Natural light is an essential component of any residential design. Incorporating large windows, skylights, and other elements that allow natural light to flood into a space can help create a healthy and inviting environment. Natural light can also be used to connect indoor and outdoor spaces, helping to create a seamless transition between the two.

Artificial lighting is equally important in residential design. When designing a lighting scheme, architects must consider both the function of each space and the mood they wish to create. Task lighting can be used to provide bright, focused light for specific activities, such as cooking or reading. Ambient lighting can create a soft, warm glow throughout a space, while accent lighting can be used to highlight specific architectural features.

The use of light and shadow is a powerful tool in residential design, helping to create dynamic and visually compelling spaces.

Symmetry and Asymmetry

Symmetry and asymmetry are two opposing concepts that play an important role in residential design. Symmetrical designs feature an axis of symmetry, with each side of the space mirroring the other. Asymmetrical designs, on the other hand, lack this mirror-image quality and may feature elements that are deliberately out of balance.

Symmetry is often associated with classical architecture, where it is used to create a sense of order and stability. It can also be used to make a space feel larger and more spacious, by creating visual continuity between different areas of the space.

Asymmetry, on the other hand, can be used to create a sense of interest and excitement in a space. By intentionally breaking away from strict symmetry, architects can create dynamic and visually compelling designs. Asymmetrical designs can also be used to emphasize the unique qualities of a space, such as an unusual architectural feature or a stunning view.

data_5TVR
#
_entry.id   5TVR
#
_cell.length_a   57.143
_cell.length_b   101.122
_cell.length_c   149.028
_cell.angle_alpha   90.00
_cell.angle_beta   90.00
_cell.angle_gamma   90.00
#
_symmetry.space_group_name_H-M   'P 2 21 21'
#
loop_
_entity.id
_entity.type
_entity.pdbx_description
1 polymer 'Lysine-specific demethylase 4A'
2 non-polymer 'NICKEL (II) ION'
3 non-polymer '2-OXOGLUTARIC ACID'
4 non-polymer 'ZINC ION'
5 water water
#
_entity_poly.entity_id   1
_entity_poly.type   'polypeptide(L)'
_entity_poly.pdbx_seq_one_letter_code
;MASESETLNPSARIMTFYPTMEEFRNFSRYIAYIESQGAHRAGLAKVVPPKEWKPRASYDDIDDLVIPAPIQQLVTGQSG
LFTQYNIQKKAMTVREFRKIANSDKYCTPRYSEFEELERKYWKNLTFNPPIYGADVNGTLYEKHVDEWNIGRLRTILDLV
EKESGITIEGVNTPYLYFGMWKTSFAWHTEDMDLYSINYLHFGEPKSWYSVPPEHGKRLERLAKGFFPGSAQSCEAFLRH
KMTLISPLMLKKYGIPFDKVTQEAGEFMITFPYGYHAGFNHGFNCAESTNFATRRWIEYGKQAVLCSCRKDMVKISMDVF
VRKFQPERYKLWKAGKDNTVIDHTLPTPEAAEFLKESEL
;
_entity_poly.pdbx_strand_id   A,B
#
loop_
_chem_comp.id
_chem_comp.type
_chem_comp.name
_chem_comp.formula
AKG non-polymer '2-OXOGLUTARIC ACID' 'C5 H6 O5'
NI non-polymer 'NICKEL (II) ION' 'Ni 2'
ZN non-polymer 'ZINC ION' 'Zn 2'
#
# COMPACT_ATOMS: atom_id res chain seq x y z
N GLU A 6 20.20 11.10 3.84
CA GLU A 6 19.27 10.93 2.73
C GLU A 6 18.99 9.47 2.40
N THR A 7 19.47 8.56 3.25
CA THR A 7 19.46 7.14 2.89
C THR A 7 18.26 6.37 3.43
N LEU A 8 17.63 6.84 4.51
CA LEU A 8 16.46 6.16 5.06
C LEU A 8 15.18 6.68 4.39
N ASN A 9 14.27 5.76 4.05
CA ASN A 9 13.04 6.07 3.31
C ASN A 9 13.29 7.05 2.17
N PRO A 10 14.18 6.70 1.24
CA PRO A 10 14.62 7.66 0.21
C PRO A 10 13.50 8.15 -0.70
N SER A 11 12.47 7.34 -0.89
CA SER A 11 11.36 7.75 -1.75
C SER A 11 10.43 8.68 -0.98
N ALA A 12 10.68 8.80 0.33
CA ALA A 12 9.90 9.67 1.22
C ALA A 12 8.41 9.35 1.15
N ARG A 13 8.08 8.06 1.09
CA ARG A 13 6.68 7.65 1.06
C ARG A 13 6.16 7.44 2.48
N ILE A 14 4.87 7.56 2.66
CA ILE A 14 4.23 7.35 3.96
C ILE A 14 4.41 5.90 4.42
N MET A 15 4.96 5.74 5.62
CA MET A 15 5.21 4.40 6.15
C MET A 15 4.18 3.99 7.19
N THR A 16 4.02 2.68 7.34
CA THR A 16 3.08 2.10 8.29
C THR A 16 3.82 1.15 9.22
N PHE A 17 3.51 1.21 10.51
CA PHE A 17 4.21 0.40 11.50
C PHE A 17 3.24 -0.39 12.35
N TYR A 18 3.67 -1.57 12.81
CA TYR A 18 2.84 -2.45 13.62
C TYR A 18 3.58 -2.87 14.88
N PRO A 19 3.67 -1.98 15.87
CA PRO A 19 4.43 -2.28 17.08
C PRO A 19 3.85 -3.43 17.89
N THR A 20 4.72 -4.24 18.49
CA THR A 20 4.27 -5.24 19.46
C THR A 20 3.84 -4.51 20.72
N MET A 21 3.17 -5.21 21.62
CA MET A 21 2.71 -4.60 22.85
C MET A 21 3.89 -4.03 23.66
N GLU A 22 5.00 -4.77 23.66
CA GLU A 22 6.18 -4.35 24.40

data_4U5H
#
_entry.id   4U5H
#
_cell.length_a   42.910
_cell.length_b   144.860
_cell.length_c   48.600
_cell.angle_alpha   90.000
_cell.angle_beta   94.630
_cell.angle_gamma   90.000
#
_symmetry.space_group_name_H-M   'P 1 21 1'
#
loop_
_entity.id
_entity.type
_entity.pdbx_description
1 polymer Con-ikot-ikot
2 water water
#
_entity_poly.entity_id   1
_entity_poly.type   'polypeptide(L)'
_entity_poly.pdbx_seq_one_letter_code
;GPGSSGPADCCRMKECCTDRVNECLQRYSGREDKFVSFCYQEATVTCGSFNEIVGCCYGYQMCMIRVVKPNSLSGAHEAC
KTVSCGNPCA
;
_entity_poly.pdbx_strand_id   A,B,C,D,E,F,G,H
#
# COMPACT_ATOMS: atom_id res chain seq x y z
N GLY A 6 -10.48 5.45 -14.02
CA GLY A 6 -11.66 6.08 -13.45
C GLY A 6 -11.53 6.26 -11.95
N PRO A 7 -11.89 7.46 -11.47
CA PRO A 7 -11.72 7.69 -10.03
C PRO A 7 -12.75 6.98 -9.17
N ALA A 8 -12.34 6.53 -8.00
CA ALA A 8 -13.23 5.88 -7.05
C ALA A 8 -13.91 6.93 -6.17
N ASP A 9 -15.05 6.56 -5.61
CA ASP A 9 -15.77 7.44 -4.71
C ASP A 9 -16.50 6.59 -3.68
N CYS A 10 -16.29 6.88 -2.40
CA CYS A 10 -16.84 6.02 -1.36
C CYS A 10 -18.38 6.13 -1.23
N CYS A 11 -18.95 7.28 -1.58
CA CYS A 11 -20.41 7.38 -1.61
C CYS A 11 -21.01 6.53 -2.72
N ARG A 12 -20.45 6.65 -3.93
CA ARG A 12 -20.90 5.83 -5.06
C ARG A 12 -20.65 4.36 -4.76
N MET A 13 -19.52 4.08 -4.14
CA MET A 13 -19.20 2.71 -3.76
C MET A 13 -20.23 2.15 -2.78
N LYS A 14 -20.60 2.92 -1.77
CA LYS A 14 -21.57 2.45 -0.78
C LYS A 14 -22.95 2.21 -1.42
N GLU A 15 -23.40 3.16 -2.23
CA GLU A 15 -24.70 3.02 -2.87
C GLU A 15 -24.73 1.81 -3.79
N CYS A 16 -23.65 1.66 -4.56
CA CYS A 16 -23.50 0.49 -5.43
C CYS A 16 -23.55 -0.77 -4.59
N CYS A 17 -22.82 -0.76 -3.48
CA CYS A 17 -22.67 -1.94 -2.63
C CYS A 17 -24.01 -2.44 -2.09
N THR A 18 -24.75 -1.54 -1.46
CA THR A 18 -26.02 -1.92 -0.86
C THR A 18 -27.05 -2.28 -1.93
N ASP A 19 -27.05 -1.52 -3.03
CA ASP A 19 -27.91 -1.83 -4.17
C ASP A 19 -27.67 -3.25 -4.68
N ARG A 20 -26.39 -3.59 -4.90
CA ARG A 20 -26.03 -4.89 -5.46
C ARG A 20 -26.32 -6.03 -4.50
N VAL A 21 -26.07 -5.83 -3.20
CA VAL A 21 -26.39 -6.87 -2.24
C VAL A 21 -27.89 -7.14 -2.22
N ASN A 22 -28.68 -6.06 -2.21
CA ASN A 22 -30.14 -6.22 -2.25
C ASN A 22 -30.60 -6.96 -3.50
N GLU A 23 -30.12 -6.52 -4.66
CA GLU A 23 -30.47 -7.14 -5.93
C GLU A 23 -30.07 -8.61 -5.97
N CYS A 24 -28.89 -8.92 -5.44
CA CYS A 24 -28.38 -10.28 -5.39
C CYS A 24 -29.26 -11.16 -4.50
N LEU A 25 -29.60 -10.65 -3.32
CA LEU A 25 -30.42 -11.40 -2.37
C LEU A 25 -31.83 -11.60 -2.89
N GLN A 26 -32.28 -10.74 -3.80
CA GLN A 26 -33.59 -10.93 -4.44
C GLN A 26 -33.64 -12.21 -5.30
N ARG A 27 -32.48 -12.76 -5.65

Texture and Materiality

Texture and materiality are essential components of any residential design. The materials chosen for walls, floors, and other surfaces can have a significant impact on the overall look and feel of a space. Similarly, the use of texture can add depth and interest to a room.

When selecting materials for a residential design project, architects must consider factors such as durability, cost, and aesthetics. They must also consider how different materials will work together within a space, creating a cohesive and visually appealing whole.

Texture can be used to create a sense of warmth, depth, and complexity in a space. This can be achieved through the use of tactile materials, such as stone or wood, or through the incorporation of textural elements.

The use of materials and texture remain an important element of residential design. Different materials and textures can create a range of effects, from adding warmth and softness to creating a more industrial or minimalist feel.

Common materials used in residential design include wood, stone, metal, and concrete. These materials can be used to create a range of textures, from smooth and sleek to rough and rustic. The careful selection and placement of materials are key to creating a cohesive and visually appealing design.

Textures can also be incorporated on a smaller scale, such as through the use of soft furnishings like cushions and throws. These elements can add depth and interest to a space while also creating a feeling of warmth and comfort.

Function and Flow

Finally, when designing a residential space, architects must carefully consider how the space will be used and how people will move through it. This means thinking about factors such as traffic flow, storage, and accessibility.

The function of each space must be carefully considered, and appropriate fixtures and fittings must be selected to support these functions. For example, a kitchen must be designed with ample counter space and storage, while a bedroom must be designed with comfortable sleeping arrangements in mind.